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  • Chad Mondragon

How Do You Measure Success In Ministry?

After living in the church planting world now for 10 years, I have learned how easy it becomes to allow our affections for success to get the better of us. It starts with a vision that our particular city and neighborhoods need Jesus, but our vision for gospel saturation begins to require some form of success to measure the worth of our programs and methods. The problem isn’t that we establish a metric for value or success, but that our human tendency is to value numbers, conversions, and events over what the Scripture lays out as true verifiable fruit. The Apostle Paul called the Galatian churches to consider “love, joy, peace, patience, kindness, goodness, faithfulness, gentleness, and self-control” (Galatians 5:22-23) as their metric of success.

Last week, as I attended a church planting network conference, I pondered the reality if we believed these to be a good metric of success. Any time you go to a conference, there is a lot of small talk that goes on. But as I sat on the shuttle from the airport to the hotel with fellow church planters, not once did I hear, “How is your church growing in love?” “How is your family expressing joy?” “How are your neighbors experiencing kindness and goodness?” No, instead I was inundated with questions of sphere of influence, size of staff, and number of people in my church. And what came to mind is that if we as the “shepherds” struggle with this false metric, how much more does our congregation measure success by the number of people on Sunday or the popularity of our events.

Peter encouraged the church leaders by saying:

So I exhort the elders among you, as a fellow elder and a witness of the sufferings of Christ, as well as a partaker in the glory that is going to be revealed: shepherd the flock of God that is among you...being examples to the flock.

(1 Peter 5:1–3)

What I know to be true is that anyone can gather a crowd, but the gospel effectiveness that we are seeking is a changed heart by the powerful working of the Spirit. So the question remains, “How do we lead this? How do we as the shepherds bear an example of this to the flock?” Let us consider these three disciplines of ministry:

1. Humility. I have come to experience humility in the sovereignty of God. As I consider my life and story as part of God’s greater narrative, I have been humbled at the reality that God cares for the smallest part of His creation. I am a nobody in comparison to the great men and women who have lived in history, and yet God knows, loves, and includes me in His grand narrative of redemption. Peter goes on to say, “Humble yourselves, therefore, under the mighty hand of God so that at the proper time he may exalt you.” (1 Peter 5:6) We have not only been invited into God’s story, but he will “exalt us.” Rather than looking for metrics to exalt ourselves, would we humble our hearts to see mighty hand of God? In some strange way we believe that God is more satisfied in our works if we have 200 people in our church rather than 50, but the truth is that He will exalt us not on behalf of our own merit (or church size), but on the merit of Christ and Christ alone. Let us root our humility in the finished work of Jesus on our behalf.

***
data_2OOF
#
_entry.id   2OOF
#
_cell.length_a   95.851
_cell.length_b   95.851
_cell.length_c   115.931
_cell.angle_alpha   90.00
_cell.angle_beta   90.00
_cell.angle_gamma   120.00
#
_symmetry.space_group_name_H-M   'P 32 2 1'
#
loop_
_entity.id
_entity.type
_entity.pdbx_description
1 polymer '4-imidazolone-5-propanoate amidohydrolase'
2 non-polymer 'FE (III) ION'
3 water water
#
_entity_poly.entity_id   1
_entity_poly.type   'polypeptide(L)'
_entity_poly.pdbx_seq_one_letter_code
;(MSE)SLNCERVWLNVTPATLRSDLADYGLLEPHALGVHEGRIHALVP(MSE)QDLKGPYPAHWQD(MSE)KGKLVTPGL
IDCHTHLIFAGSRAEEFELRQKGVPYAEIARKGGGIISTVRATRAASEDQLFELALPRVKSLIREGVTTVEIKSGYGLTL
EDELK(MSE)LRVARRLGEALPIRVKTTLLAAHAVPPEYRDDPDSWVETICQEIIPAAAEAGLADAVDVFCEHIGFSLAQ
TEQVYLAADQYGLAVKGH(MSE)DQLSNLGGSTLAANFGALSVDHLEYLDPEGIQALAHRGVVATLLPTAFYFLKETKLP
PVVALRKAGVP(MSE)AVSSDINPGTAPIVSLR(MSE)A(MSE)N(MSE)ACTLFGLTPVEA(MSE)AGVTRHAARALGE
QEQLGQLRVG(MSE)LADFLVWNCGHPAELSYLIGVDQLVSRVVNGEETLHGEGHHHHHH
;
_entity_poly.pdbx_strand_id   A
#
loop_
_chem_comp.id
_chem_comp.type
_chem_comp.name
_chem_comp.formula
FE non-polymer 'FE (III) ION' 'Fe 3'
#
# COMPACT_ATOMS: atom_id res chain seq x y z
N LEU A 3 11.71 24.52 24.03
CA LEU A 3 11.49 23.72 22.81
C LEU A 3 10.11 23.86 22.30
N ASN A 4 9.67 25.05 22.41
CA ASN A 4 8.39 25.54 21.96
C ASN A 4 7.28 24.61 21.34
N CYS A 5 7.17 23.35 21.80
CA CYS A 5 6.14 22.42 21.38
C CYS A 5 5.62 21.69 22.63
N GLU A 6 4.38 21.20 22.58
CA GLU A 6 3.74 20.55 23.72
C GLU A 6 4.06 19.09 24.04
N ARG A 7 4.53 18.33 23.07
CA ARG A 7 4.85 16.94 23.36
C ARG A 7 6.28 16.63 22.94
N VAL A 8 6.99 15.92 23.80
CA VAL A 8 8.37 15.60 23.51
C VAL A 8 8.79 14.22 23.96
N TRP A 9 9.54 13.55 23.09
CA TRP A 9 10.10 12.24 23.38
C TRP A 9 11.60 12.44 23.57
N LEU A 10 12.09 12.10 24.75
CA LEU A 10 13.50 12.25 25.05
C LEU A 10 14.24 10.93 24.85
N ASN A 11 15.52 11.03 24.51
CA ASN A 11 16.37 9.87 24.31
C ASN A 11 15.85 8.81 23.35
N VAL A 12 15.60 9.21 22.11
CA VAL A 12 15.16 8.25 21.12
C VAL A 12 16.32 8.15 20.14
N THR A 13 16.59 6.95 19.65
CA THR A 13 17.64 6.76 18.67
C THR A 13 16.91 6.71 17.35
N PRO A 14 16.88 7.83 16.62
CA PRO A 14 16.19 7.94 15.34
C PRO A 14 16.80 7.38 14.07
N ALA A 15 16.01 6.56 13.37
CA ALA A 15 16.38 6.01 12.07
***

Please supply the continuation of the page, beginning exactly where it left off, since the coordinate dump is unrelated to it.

2. Focus. When left to my own metrics of success, I can at times get spiritual whiplash. I whip from one program, one system to another. Could it be that our sole focus be on the work of the Spirit in the life of our church? We need to pray and ask the Spirit to focus our hearts not on our own plans, but on our own hearts. At times I am so wrapped up in searching for the success of my program that I miss the work that the Spirit is doing right in my very own heart. Peter says, “Casting all your anxieties on him, because he cares for you.” (1 Peter 5:7) This last year I felt fatigued from mission. And as should be expected, some of the leaders that serve alongside me felt it personally also. We need to set our focus both privately and publically on the powerful work of the Spirit. Let us begin by publicly confessing and sharing our misdirection, casting all our anxieties on him, and corporately calling our church to the care of the Spirit of our individual lives. The Spirit cares for our unbelieving hearts as much as the “not yet believers.”

3. Determination. This last one could be tricky. Determination could be perceived as “pick yourself up by your bootstraps” kind of mentality that focuses again on false metrics of success. But the determination that I want to call us to is that which believes that Jesus will establish his kingdom and the gates of hell will not prevail. It is a determination that no matter how difficult, how unsuccessful, or how much we suffer in the work of ministry, the glory of God will prevail. I love that Peter ends his exhortation to elders with this line of determination and encouragement, “And after you have suffered a little while, the God of all grace, who has called you to his eternal glory in Christ, will himself restore, confirm, strengthen, and establish you. To him be the dominion forever and ever. Amen.” (1 Peter 5:10-11) Let us lead our church to not find success in what Zig Ziggler, Tony Evans, and Joel Olsteen can accomplish, but in the power of the Spirit to change the hearts of men and women in our churches, our neighborhoods, and our living rooms, starting with us.

Chad Mondragon lives in Centennial, CO with his wife Melody and their 5 kids. He is lead pastor and planter of Sola Church in Centennial, and has also planted a church in Lexington, KY. Chad is part of the Acts29 Church Planting Network, North American Mission Board, and the Soma Family of Churches.

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